Map<String, String> dataHandlerProperties = getDataHandlerProperties(context.getEnvironment());
    if (isDataHandlerConfigured(dataHandlerProperties)) {
      return ConditionOutcome.match(message.available(dataHandlerName));
    }

    return ConditionOutcome.noMatch(message.notAvailable(dataHandlerName));
  }

  protected abstract boolean isDataHandlerConfigured(Map<String, String> dataHandlerProperties);

  private Map<String, String> getDataHandlerProperties(Environment environment) {
    String propertyName = DATA_HANDLER_PROVIDER_PREFIX + "." + dataHandlerName;
    return Binder.get(environment)
        .bind(propertyName, DATA_HANDLER_PROVIDER_BINDABLE)
        .orElse(Collections.emptyMap());
  }
}


Actual data handler adapters implement AbstractDataHandlerConfiguredConditionwhere they can define which constellation of provider properties that particular data handler should enable. In this case, MailerLite only has a single property (the API key), as long as that one contains a non-empty piece of text.

@Configuration
@Conditional(MailerLiteConfiguredCondition.class)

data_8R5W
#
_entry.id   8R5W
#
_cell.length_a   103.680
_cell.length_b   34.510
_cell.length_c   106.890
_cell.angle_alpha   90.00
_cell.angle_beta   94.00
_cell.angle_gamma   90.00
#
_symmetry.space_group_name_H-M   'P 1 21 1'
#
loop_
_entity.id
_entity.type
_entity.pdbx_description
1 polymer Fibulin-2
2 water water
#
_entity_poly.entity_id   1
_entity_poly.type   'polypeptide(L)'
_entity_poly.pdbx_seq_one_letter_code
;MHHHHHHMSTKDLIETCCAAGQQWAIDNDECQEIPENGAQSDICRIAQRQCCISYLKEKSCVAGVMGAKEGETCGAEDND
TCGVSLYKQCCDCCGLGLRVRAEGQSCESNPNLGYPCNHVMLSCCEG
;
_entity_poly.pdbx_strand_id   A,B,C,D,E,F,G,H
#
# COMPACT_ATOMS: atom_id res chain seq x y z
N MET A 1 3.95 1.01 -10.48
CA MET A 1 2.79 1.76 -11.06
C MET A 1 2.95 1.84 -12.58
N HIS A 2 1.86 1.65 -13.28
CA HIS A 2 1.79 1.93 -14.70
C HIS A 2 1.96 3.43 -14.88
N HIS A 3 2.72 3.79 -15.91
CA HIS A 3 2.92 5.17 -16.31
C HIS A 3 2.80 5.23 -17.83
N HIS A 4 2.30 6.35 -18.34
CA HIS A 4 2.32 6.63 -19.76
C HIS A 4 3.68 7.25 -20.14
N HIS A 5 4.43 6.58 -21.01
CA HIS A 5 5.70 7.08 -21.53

public class MailerLiteFlowConfig extends AbstractDataHandlerFlowConfig {

  static final String DATA_HANDLER_NAME = "mailerlite";

  @Override
  protected String getDataHandlerName() {
    return DATA_HANDLER_NAME;
  }

  static class MailerLiteConfiguredCondition extends AbstractDataHandlerConfiguredCondition {

    public MailerLiteConfiguredCondition() {
      super(DATA_HANDLER_NAME);
    }

    @Override
    protected boolean isDataHandlerConfigured(Map<String, String> dataHandlerProperties) {
      return Optional.ofNullable(dataHandlerProperties.get("api-key"))
          .filter(StringUtils::hasText)
          .isPresent();
    }
  }
}


Here, you can see MailerLite’s own configuration that enabled only when there’s was an API key set. Most of the heavy lifting is done by AbstractDataHandlerFlowConfig in terms of creating and configuring the child application context.

Conclusion

Using conditional configuration with Spring Boot 2’s new property Binder API is a powerful combination.

  • It comes very handy when you want to bind an arbitrary set of key-value pairs without knowing if they’re present or not.
  • Compared to Environment, it’s much more convenient to use, and it also provides an API similar to java.util.Optional.
  • You can even delay the initialization of @ConfigurationProperties annotated configuration,, because configuration data through the Binder API is available even before that happens.

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Topics:
java ,tutorial ,string ,configuration ,gdpr ,spring boot 2